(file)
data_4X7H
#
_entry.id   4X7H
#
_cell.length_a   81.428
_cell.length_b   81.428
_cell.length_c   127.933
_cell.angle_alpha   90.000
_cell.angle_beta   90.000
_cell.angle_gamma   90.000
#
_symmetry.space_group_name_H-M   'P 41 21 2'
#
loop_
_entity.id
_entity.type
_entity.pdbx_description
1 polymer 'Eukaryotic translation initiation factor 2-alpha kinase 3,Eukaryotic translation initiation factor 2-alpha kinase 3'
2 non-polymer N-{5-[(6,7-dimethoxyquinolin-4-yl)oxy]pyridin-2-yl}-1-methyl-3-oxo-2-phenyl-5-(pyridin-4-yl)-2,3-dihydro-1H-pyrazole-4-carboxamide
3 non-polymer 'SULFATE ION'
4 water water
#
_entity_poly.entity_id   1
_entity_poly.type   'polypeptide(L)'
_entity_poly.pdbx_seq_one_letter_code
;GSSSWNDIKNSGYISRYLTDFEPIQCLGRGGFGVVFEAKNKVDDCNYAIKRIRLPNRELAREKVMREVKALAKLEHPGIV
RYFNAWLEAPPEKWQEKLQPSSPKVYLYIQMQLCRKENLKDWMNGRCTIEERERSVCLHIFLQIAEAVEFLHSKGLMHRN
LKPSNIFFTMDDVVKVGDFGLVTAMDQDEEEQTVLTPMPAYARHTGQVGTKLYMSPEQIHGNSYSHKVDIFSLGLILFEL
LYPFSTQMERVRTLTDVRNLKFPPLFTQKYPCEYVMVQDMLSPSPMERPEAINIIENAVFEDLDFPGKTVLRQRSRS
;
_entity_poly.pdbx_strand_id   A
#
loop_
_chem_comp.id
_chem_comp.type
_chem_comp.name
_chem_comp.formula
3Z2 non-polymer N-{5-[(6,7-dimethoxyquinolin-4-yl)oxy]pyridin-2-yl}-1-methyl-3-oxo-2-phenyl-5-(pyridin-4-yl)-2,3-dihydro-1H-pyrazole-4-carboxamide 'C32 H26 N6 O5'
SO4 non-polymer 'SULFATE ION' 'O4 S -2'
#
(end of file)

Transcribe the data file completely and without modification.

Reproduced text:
data_4X7H
#
_entry.id   4X7H
#
_cell.length_a   81.428
_cell.length_b   81.428
_cell.length_c   127.933
_cell.angle_alpha   90.000
_cell.angle_beta   90.000
_cell.angle_gamma   90.000
#
_symmetry.space_group_name_H-M   'P 41 21 2'
#
loop_
_entity.id
_entity.type
_entity.pdbx_description
1 polymer 'Eukaryotic translation initiation factor 2-alpha kinase 3,Eukaryotic translation initiation factor 2-alpha kinase 3'
2 non-polymer N-{5-[(6,7-dimethoxyquinolin-4-yl)oxy]pyridin-2-yl}-1-methyl-3-oxo-2-phenyl-5-(pyridin-4-yl)-2,3-dihydro-1H-pyrazole-4-carboxamide
3 non-polymer 'SULFATE ION'
4 water water
#
_entity_poly.entity_id   1
_entity_poly.type   'polypeptide(L)'
_entity_poly.pdbx_seq_one_letter_code
;GSSSWNDIKNSGYISRYLTDFEPIQCLGRGGFGVVFEAKNKVDDCNYAIKRIRLPNRELAREKVMREVKALAKLEHPGIV
RYFNAWLEAPPEKWQEKLQPSSPKVYLYIQMQLCRKENLKDWMNGRCTIEERERSVCLHIFLQIAEAVEFLHSKGLMHRN
LKPSNIFFTMDDVVKVGDFGLVTAMDQDEEEQTVLTPMPAYARHTGQVGTKLYMSPEQIHGNSYSHKVDIFSLGLILFEL
LYPFSTQMERVRTLTDVRNLKFPPLFTQKYPCEYVMVQDMLSPSPMERPEAINIIENAVFEDLDFPGKTVLRQRSRS
;
_entity_poly.pdbx_strand_id   A
#
loop_
_chem_comp.id
_chem_comp.type
_chem_comp.name
_chem_comp.formula
3Z2 non-polymer N-{5-[(6,7-dimethoxyquinolin-4-yl)oxy]pyridin-2-yl}-1-methyl-3-oxo-2-phenyl-5-(pyridin-4-yl)-2,3-dihydro-1H-pyrazole-4-carboxamide 'C32 H26 N6 O5'
SO4 non-polymer 'SULFATE ION' 'O4 S -2'
#